Immersive New Shipwreck Exhibit Coming to Newport Aquarium

NEWPORT, Ky. — Newport Aquarium announced today Shipwreck: Realm of the Eels, an extensive new exhibit that will be opening in spring 2020. Guests will discover the ruins of a long-ago sunken ship scattered across the sea floor, now home to hundreds of animals including mysterious eels, brightly colored fish and curious crustaceans as they thrive in this accidental reef.


Shipwreck: Realm of the Eels will be one of the biggest developments since Newport Aquarium opened in 1999 and represents over a million-dollar investment in the guest experience. It will fully transform the 20-year-old space previously known as Dangerous & Deadly into an open and immersive environment for guests to explore.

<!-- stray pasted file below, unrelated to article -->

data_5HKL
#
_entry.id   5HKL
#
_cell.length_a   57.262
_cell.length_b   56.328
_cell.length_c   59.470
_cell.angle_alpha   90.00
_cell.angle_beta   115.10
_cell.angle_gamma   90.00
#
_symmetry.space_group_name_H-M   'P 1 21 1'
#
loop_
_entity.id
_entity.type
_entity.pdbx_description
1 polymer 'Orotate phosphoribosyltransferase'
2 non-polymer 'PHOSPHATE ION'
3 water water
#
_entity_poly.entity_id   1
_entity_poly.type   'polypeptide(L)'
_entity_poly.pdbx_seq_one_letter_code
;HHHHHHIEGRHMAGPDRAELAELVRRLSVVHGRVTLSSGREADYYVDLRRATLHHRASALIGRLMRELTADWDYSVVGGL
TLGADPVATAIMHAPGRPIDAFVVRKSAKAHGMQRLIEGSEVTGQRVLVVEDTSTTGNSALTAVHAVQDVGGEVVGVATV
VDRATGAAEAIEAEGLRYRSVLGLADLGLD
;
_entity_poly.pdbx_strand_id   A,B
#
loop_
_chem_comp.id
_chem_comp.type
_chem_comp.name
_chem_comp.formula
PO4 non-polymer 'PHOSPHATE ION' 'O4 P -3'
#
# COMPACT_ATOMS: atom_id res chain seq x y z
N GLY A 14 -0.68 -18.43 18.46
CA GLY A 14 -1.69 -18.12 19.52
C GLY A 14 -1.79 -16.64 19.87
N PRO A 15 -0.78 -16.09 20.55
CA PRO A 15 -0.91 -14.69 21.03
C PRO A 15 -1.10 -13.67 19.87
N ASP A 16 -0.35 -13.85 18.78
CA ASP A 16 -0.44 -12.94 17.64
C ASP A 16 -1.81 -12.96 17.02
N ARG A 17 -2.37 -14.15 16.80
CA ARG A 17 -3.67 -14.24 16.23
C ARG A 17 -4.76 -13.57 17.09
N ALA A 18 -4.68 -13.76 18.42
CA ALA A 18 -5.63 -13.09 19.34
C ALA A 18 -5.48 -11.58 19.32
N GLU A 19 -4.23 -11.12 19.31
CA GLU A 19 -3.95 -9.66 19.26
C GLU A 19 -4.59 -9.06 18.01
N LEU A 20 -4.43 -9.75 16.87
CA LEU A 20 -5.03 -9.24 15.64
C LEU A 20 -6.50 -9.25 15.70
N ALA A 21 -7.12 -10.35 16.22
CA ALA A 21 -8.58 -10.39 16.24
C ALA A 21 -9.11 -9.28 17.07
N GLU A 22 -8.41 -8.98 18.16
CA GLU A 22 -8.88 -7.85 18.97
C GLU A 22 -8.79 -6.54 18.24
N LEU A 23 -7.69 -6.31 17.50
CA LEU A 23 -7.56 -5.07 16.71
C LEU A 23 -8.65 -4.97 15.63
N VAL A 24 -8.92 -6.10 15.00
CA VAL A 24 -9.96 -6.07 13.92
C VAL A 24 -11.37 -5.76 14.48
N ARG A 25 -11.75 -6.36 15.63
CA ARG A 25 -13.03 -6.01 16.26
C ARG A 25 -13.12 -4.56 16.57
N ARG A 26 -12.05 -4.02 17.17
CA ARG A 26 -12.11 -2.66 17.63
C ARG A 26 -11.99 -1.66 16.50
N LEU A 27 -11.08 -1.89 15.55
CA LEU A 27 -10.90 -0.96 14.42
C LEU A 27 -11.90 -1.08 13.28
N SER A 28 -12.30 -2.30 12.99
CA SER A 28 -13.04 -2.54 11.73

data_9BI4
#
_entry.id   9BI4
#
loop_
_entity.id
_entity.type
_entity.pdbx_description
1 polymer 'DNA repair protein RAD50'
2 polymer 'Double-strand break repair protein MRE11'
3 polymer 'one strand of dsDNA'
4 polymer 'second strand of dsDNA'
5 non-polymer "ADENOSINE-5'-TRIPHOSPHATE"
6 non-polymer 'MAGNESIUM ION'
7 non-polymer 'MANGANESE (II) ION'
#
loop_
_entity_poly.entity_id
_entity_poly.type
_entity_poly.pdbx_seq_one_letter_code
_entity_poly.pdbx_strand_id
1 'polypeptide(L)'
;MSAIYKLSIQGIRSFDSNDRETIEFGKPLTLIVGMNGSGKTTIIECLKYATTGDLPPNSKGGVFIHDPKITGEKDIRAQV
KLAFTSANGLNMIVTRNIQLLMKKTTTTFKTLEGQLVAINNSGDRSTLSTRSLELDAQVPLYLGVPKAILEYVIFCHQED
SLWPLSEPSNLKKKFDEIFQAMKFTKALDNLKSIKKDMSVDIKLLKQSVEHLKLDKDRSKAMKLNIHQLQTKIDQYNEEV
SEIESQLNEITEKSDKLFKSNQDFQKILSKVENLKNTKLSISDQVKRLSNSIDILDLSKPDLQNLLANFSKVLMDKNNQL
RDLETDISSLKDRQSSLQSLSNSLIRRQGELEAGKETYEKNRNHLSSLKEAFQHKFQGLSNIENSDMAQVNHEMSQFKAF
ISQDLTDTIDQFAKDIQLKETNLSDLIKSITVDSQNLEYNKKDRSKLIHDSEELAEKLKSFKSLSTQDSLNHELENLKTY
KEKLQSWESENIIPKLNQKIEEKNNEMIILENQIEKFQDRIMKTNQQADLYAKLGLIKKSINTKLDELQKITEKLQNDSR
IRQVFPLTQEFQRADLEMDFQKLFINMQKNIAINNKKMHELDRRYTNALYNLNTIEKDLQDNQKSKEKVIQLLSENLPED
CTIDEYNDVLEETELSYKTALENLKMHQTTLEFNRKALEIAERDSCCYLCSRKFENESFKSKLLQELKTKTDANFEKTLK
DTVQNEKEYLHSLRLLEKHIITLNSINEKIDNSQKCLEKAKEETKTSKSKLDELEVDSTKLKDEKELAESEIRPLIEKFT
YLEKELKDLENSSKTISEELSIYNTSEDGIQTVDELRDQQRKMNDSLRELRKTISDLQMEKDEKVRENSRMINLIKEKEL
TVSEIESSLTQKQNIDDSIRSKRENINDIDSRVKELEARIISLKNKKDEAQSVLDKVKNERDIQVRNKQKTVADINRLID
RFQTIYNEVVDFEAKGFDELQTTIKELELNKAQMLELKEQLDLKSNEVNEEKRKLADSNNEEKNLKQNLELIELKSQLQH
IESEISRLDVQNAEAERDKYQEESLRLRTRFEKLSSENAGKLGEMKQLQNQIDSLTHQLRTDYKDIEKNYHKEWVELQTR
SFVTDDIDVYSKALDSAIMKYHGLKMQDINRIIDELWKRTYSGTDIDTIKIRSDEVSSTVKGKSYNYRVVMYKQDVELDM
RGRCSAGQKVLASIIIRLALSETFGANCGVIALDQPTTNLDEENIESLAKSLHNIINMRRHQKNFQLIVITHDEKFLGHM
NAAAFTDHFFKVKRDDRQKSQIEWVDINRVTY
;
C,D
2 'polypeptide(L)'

“We’re always listening to our guests to figure out what new adventures they want in their next visit,” said Newport Aquarium Executive Director, Eric Rose. “To be able to create an artificial reef teeming with ocean life, thriving in a sunken ship is really going to wow them. But it’s not just the fun of this environment that we get excited about, it’s also the chance to teach visitors about the value of artificial reefs and ocean conservation.”

Shipwreck: Realm of the Eels will feature five zones, each with its own unique ship elements and animals to discover:

Captain’s Quarters: Rising up from the sea floor, the mast of the ship and tattered sails flow high above the remains of the captain’s quarters. A group of majestic green moray eels reaching up to 5 feet long have made their home there as masters of the ship. Nearby, the ship’s wheel awaits your turn as a fun photo opportunity with the eels and other residents including spiny lobsters and hundreds of fish.

The Treasure Chest is the perfect photo opportunity.

Treasure Chest: The ship’s treasure was lost to the sea but has been found by beautiful jewel colored fish who now make the treasure chest their home. Step into their luxurious reef to be surrounded by 270 degrees of beautiful sea life and gleaming gold coins, a perfect spot to take a photo among the real treasures of the sea.